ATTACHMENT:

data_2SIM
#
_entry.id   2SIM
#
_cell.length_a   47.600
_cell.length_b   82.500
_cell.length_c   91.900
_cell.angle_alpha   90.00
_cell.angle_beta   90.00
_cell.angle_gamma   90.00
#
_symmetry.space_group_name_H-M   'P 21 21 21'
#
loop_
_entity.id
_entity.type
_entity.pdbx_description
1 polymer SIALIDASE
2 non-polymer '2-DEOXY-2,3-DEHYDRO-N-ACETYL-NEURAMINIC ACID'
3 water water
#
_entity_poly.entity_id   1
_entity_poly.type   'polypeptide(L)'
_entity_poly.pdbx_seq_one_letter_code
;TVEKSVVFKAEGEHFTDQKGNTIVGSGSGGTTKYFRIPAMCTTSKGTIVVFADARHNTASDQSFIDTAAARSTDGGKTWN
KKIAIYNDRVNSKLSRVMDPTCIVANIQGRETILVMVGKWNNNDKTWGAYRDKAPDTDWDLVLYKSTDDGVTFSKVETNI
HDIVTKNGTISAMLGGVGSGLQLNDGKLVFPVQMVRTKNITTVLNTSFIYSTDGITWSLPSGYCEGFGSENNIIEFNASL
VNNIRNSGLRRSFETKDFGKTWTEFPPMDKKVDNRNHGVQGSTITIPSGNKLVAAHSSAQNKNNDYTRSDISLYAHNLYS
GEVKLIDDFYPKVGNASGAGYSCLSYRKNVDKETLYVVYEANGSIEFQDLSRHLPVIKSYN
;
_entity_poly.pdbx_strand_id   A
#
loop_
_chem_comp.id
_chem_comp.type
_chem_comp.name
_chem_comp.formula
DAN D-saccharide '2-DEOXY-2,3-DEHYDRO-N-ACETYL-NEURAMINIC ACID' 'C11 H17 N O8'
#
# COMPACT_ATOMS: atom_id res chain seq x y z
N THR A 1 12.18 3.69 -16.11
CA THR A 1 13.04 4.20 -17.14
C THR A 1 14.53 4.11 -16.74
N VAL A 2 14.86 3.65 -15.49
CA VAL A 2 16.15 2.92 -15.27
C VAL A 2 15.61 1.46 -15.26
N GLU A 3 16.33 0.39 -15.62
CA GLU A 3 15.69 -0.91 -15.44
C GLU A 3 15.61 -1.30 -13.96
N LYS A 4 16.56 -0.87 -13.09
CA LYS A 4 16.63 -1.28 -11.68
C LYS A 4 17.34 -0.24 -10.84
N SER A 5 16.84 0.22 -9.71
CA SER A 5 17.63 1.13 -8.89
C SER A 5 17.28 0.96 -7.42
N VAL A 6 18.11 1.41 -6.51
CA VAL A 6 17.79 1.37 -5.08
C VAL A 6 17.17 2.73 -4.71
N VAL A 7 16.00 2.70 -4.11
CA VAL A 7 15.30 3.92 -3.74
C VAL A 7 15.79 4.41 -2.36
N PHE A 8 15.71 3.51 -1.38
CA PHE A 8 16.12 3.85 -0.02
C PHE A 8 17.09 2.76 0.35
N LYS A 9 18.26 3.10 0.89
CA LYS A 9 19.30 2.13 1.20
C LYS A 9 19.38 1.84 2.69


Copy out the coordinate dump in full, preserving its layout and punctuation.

data_2SIM
#
_entry.id   2SIM
#
_cell.length_a   47.600
_cell.length_b   82.500
_cell.length_c   91.900
_cell.angle_alpha   90.00
_cell.angle_beta   90.00
_cell.angle_gamma   90.00
#
_symmetry.space_group_name_H-M   'P 21 21 21'
#
loop_
_entity.id
_entity.type
_entity.pdbx_description
1 polymer SIALIDASE
2 non-polymer '2-DEOXY-2,3-DEHYDRO-N-ACETYL-NEURAMINIC ACID'
3 water water
#
_entity_poly.entity_id   1
_entity_poly.type   'polypeptide(L)'
_entity_poly.pdbx_seq_one_letter_code
;TVEKSVVFKAEGEHFTDQKGNTIVGSGSGGTTKYFRIPAMCTTSKGTIVVFADARHNTASDQSFIDTAAARSTDGGKTWN
KKIAIYNDRVNSKLSRVMDPTCIVANIQGRETILVMVGKWNNNDKTWGAYRDKAPDTDWDLVLYKSTDDGVTFSKVETNI
HDIVTKNGTISAMLGGVGSGLQLNDGKLVFPVQMVRTKNITTVLNTSFIYSTDGITWSLPSGYCEGFGSENNIIEFNASL
VNNIRNSGLRRSFETKDFGKTWTEFPPMDKKVDNRNHGVQGSTITIPSGNKLVAAHSSAQNKNNDYTRSDISLYAHNLYS
GEVKLIDDFYPKVGNASGAGYSCLSYRKNVDKETLYVVYEANGSIEFQDLSRHLPVIKSYN
;
_entity_poly.pdbx_strand_id   A
#
loop_
_chem_comp.id
_chem_comp.type
_chem_comp.name
_chem_comp.formula
DAN D-saccharide '2-DEOXY-2,3-DEHYDRO-N-ACETYL-NEURAMINIC ACID' 'C11 H17 N O8'
#
# COMPACT_ATOMS: atom_id res chain seq x y z
N THR A 1 12.18 3.69 -16.11
CA THR A 1 13.04 4.20 -17.14
C THR A 1 14.53 4.11 -16.74
N VAL A 2 14.86 3.65 -15.49
CA VAL A 2 16.15 2.92 -15.27
C VAL A 2 15.61 1.46 -15.26
N GLU A 3 16.33 0.39 -15.62
CA GLU A 3 15.69 -0.91 -15.44
C GLU A 3 15.61 -1.30 -13.96
N LYS A 4 16.56 -0.87 -13.09
CA LYS A 4 16.63 -1.28 -11.68
C LYS A 4 17.34 -0.24 -10.84
N SER A 5 16.84 0.22 -9.71
CA SER A 5 17.63 1.13 -8.89
C SER A 5 17.28 0.96 -7.42
N VAL A 6 18.11 1.41 -6.51
CA VAL A 6 17.79 1.37 -5.08
C VAL A 6 17.17 2.73 -4.71
N VAL A 7 16.00 2.70 -4.11
CA VAL A 7 15.30 3.92 -3.74
C VAL A 7 15.79 4.41 -2.36
N PHE A 8 15.71 3.51 -1.38
CA PHE A 8 16.12 3.85 -0.02
C PHE A 8 17.09 2.76 0.35
N LYS A 9 18.26 3.10 0.89
CA LYS A 9 19.30 2.13 1.20
C LYS A 9 19.38 1.84 2.69